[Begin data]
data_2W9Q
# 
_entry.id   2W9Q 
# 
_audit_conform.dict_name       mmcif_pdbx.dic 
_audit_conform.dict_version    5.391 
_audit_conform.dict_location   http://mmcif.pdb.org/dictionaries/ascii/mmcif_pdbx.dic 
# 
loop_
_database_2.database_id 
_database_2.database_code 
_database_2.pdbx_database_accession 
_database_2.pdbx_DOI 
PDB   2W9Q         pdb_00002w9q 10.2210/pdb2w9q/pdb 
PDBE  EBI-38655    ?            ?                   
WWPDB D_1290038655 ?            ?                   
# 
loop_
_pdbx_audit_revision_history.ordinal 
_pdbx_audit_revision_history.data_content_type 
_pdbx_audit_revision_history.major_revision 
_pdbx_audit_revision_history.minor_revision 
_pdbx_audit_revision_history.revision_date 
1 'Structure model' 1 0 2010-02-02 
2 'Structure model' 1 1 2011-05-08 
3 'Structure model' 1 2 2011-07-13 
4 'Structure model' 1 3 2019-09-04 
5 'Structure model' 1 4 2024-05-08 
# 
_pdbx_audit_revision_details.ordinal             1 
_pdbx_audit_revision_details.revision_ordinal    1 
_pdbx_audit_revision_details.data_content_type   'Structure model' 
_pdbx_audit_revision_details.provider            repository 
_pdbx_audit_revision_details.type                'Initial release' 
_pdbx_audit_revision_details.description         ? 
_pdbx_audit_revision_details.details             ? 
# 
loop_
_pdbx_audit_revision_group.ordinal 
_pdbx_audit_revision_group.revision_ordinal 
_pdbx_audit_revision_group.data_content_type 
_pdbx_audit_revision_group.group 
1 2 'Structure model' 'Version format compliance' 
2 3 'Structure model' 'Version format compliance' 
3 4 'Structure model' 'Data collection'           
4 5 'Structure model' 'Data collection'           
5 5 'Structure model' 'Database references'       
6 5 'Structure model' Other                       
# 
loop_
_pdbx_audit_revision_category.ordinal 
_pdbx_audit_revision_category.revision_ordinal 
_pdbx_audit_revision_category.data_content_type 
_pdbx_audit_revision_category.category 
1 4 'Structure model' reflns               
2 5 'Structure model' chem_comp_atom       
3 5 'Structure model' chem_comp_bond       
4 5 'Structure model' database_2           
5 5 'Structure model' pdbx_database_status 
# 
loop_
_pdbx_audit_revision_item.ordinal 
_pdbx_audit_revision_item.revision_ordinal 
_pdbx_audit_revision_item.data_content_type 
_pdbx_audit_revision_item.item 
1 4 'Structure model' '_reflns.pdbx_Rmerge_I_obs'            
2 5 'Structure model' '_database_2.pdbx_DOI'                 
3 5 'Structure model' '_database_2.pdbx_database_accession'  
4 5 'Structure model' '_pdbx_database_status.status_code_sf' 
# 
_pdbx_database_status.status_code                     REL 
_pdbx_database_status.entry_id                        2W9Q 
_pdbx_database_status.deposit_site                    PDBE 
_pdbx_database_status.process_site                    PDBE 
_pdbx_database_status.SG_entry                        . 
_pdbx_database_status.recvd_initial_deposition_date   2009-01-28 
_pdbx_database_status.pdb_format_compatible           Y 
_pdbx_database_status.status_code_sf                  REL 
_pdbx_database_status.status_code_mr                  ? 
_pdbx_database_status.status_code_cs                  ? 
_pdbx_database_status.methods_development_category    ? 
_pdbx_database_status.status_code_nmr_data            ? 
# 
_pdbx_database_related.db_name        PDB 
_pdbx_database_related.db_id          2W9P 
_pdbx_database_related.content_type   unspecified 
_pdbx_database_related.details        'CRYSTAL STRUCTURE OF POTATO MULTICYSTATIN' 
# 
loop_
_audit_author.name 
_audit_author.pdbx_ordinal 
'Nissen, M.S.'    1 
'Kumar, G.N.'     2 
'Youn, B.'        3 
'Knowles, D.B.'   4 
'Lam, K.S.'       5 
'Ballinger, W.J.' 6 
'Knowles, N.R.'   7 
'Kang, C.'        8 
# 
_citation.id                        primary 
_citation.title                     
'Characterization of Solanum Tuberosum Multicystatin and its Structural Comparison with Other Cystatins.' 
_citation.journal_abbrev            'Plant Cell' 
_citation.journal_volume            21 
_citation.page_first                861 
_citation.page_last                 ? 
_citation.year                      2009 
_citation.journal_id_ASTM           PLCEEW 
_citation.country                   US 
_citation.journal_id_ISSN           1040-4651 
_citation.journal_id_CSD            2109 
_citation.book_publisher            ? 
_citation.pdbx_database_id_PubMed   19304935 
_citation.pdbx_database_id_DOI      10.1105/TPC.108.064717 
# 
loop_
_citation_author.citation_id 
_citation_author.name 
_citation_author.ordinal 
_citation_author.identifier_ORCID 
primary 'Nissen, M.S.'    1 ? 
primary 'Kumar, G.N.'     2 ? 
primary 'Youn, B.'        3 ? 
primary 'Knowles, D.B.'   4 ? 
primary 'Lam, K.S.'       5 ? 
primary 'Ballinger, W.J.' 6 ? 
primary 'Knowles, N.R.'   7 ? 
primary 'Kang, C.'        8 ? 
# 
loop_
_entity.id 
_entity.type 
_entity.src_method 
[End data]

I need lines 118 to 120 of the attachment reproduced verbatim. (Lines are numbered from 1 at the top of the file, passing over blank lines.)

_citation_author.citation_id 
_citation_author.name 
_citation_author.ordinal 